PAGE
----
The problem, the snag, the challenge, call it what you will, was that, when seen from ashore, there was too much delay between the end of a race and its results being published. Tapping in 8 finishers per minute on a tablet is easily achievable. That means that a 40 boat fleet should take no more than about 5 minutes as opposed to the 20 or more observed. Where was the rest of the time going?
To investigate I went afloat for two days on the finish boat for the Laser Radial and 420 course of the RYA ISAF Youth Selection Event.
On the first of those days we were four on board – one calling out (and taping) sail numbers, two recording on paper and me wielding the tablet. I found it entirely possible to type in 420s as the caller sang out the numbers – full sail numbers were fine but bow numbers were even better! Not so with the Radials. The leaders were OK but when the peloton came through you just can’t type that quickly and accurately. The technique is to leave an adequate gap and fill in the missing lines as the recorders compare their sheets.
On the second day we were down to three so I recorded on paper and subsequently transcribed into the tablet.
In this way we achieved an average time of 12mins 58 secs from the time of the last finisher to data sent to Sailwave. The best was 3:48 for the 16 420s and the longest was 20:30 for over 30 Radials. Add 30 seconds to these for Sailwave to generate results and publish them on the web gives a publication time of less than 5 minutes to little more than 20.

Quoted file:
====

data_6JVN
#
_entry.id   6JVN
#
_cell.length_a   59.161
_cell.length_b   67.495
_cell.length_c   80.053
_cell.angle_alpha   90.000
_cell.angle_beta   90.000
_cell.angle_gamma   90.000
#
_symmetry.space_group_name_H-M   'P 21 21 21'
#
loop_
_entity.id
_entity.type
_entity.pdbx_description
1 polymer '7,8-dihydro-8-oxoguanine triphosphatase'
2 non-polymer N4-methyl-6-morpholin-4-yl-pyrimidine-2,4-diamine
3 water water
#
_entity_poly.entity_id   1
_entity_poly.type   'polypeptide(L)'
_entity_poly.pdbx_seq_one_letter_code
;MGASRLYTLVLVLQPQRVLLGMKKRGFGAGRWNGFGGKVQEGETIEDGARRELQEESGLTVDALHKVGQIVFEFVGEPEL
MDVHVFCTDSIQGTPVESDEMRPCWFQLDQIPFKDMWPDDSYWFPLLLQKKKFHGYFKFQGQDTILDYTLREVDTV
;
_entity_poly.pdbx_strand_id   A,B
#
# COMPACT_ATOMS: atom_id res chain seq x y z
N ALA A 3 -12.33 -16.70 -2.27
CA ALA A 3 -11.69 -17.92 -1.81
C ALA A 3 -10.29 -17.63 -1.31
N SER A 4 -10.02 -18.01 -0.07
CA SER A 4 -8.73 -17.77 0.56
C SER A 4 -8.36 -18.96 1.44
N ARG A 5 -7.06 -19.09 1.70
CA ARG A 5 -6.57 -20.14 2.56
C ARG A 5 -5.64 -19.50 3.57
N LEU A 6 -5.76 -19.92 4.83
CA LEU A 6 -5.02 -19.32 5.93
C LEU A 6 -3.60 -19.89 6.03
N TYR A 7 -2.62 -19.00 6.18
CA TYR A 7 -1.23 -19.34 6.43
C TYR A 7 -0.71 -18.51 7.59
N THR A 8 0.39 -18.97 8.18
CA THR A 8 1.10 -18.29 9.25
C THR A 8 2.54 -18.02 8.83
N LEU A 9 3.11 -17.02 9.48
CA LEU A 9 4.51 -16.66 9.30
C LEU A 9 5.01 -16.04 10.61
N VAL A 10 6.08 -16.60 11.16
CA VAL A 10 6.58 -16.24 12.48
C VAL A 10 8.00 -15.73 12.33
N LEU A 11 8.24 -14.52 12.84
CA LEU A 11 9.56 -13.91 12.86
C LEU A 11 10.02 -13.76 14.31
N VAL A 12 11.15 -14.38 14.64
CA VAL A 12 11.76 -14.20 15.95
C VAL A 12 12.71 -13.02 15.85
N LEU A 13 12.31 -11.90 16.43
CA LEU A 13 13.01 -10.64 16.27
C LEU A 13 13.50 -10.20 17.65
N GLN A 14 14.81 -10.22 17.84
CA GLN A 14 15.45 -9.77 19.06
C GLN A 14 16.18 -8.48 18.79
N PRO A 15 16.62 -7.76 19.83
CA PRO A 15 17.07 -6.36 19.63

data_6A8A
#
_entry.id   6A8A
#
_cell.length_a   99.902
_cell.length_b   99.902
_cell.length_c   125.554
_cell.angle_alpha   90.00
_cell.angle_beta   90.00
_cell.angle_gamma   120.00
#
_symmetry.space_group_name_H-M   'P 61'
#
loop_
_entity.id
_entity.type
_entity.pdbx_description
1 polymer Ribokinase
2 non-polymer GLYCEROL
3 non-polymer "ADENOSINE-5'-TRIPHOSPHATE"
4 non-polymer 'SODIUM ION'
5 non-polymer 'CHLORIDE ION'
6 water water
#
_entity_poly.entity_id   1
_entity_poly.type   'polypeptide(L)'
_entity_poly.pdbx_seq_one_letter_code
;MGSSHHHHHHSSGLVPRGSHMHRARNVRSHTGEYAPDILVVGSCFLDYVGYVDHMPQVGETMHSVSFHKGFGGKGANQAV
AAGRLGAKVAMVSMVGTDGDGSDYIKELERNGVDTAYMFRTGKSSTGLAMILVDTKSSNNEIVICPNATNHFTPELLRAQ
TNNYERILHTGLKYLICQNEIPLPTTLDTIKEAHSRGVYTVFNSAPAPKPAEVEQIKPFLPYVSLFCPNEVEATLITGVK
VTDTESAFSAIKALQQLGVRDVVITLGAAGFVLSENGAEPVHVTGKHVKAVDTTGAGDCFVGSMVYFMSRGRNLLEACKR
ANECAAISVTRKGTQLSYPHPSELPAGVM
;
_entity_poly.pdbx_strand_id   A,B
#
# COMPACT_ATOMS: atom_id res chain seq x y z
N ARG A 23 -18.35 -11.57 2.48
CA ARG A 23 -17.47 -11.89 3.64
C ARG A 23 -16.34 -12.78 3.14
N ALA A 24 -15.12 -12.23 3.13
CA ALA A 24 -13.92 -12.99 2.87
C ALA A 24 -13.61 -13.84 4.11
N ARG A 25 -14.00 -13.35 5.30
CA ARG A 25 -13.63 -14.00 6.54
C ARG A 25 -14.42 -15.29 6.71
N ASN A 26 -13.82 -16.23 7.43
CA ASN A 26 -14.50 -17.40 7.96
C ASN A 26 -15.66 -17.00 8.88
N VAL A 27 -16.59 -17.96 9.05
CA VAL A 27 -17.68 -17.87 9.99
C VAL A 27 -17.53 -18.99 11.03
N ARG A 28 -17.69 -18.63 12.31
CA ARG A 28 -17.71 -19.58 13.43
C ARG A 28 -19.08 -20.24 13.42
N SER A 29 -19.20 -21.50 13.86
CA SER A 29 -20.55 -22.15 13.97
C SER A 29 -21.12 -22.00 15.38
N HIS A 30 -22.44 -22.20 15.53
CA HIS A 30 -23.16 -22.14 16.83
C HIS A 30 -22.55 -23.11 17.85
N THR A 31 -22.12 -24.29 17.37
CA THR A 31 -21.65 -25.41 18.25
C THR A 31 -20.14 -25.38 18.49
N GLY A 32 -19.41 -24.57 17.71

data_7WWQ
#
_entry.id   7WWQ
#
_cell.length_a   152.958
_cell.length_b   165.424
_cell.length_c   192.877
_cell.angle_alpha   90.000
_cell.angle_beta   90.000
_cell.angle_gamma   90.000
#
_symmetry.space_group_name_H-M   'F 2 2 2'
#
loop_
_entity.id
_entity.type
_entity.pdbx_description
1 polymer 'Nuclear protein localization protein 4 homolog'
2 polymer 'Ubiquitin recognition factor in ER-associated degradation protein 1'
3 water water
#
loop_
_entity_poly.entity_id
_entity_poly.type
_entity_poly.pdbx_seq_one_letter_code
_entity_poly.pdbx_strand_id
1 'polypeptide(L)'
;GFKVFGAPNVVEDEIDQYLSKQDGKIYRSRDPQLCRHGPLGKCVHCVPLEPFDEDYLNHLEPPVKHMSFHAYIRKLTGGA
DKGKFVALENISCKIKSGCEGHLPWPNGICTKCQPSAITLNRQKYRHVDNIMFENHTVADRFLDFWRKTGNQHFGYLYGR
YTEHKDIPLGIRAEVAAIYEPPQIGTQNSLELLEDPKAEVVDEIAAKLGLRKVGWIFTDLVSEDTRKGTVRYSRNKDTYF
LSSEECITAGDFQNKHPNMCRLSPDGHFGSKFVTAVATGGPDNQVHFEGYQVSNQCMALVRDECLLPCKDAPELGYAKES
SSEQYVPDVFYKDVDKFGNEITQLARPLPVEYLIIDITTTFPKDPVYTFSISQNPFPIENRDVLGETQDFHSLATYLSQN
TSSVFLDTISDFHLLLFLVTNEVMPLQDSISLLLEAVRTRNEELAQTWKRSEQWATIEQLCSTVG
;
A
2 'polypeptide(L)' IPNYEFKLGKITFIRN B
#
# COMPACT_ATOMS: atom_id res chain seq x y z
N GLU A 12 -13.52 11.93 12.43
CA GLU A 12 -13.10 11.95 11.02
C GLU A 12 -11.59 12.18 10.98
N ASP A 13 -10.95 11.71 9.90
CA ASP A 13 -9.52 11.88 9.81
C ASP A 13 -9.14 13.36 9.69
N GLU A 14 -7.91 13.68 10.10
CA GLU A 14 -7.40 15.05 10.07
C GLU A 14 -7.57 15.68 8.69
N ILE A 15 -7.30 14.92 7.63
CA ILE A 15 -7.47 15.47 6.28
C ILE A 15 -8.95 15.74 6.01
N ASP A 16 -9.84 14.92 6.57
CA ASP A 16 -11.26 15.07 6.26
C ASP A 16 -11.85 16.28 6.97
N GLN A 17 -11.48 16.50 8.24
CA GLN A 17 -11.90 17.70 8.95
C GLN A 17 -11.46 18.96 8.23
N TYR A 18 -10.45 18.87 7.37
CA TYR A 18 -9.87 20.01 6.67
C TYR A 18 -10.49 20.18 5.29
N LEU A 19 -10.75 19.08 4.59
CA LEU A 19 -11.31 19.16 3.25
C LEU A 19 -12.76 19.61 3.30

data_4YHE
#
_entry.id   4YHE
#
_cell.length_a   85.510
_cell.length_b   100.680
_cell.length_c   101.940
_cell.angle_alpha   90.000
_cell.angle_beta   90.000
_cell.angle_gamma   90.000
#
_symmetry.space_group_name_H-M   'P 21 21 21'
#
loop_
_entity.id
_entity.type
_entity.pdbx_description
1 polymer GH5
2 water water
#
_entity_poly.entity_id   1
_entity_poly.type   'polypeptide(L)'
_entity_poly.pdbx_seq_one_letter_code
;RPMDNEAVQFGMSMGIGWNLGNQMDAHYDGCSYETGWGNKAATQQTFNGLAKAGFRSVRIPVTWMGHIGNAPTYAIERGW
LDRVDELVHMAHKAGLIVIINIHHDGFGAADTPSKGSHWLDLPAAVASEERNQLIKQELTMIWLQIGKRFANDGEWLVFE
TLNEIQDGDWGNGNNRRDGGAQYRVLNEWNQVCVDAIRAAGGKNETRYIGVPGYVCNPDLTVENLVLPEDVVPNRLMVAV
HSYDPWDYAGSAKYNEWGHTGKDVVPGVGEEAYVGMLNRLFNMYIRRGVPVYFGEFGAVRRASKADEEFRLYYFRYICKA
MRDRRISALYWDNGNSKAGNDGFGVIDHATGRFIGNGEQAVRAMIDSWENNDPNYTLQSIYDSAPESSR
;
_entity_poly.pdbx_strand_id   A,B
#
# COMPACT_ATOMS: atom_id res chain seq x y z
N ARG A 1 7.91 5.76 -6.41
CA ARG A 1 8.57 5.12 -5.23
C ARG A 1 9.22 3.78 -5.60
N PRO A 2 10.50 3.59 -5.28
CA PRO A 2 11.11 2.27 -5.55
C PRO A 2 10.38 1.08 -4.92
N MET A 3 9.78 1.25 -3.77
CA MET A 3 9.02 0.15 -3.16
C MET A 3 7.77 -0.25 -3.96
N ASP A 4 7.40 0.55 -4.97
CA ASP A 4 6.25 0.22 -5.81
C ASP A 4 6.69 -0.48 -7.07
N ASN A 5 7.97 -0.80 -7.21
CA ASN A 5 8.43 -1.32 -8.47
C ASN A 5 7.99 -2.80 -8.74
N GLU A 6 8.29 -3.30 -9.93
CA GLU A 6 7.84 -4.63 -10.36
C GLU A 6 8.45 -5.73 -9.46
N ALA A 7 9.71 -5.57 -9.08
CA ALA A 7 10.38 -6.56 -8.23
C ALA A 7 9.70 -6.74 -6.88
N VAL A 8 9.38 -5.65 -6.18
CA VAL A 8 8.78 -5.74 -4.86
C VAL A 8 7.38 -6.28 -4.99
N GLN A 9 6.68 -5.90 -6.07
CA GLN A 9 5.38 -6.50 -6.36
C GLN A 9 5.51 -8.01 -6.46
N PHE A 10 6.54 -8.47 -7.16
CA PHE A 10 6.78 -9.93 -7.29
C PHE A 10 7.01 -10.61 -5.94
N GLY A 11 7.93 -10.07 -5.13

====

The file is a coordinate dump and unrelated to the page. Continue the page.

These times include cross-checking the paper finish sheets, photographing and emailing them ashore, texting ashore to say the photos are on their way (minutes can be saved by omitting the photography!), data entry and validity checking. The crucial point that became clear is that variations in the time did not relate to the data entry phase but were essentially down to how long it took to reconcile the finish sheets. Time ticks away rapidly and even more rapidly if you need to consult the tape. In contrast the time taken to enter data and transmit is predictable and more or less constant for a given fleet.
What this means is that the time from last finisher to results publication will vary but that variation happens regardless of the approach to results calculation and publication. And that in turn means that the quickest method of results calculation and publication is always going to provide the fastest possible results service.
Interestingly times were noticeably quicker on the second day when we were down to three on board. Not because the fourth person had been a hindrance – far from it – but because the Race Officer put more separation between the fleets so that we could deal with them one at time and thereby average 10:12 for 3 races.
But there is a bit more to it than that. I asked one of the recorders to do the data entry for one race. She did so perfectly competently but showed no interest in doing so again. From this and other observations I conclude that, for SailEvent to achieve its full potential, you need someone on the finish line committed to making it happen. Someone who takes ownership of the task and says “I’m going to make sure that results are published in record time”.
Like any tool, it takes time and practise to become proficient at using the Race Team App. Not a lot of time, perhaps an hour or two, but practise ashore pays dividends. With a proficient and focused operator SailEvent can publish race results remarkably quickly.